Show Details

Car Talk

November 18, 2008

Drivers make fewer mistakes when hearing a voice that matches their mood.

Transcript

BOB HIRSHON (host):
Car talk that matches your mood…I’m Bob Hirshon and this is Science Update.
(Clip of sad car voice): Hi, my name is Chris, and I’ll be your virtual passenger for today. We’re going to be driving…(fade out)
HIRSHON: You might think that hearing such a morose voice in your car might make you want to run yourself off the road. But according to computer scientist and social scientist Clifford Nass of Stanford University’s CarLab, a sad voice actually helps bummed-out drivers make fewer mistakes. He and colleagues tested happy and sad car voices on volunteers in a driving simulator.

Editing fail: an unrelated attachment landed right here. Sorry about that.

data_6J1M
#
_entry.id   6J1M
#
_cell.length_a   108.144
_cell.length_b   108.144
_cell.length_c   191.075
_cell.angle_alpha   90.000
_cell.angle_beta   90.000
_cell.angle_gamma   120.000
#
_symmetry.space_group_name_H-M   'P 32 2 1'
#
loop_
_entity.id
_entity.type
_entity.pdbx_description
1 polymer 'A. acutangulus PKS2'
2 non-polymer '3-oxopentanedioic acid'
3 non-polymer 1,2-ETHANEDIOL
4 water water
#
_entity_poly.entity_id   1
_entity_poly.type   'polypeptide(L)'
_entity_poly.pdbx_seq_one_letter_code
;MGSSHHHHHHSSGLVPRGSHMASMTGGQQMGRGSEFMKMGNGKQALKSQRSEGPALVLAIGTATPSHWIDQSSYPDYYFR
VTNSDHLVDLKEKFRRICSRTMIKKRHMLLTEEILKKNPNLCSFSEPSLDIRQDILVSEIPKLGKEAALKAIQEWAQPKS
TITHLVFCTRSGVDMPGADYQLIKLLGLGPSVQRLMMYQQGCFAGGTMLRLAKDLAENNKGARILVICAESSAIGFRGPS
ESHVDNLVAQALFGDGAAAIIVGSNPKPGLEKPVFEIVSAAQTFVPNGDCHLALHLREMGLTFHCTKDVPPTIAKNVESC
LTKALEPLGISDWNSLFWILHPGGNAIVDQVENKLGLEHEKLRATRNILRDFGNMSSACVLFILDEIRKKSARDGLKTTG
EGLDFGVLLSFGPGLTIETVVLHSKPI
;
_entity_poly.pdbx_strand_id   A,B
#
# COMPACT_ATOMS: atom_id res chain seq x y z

CLIFFORD NASS (Stanford University): Those sad drivers actually drove better, felt better, enjoyed themselves more with the sad voice.

HIRSHON: On the other hand, happy drivers did much better with an upbeat voice. So Nass says that by matching drivers’ emotions, a car’s design could help them be happier, safer and more successful. I’m Bob Hirshon for AAAS, the science society.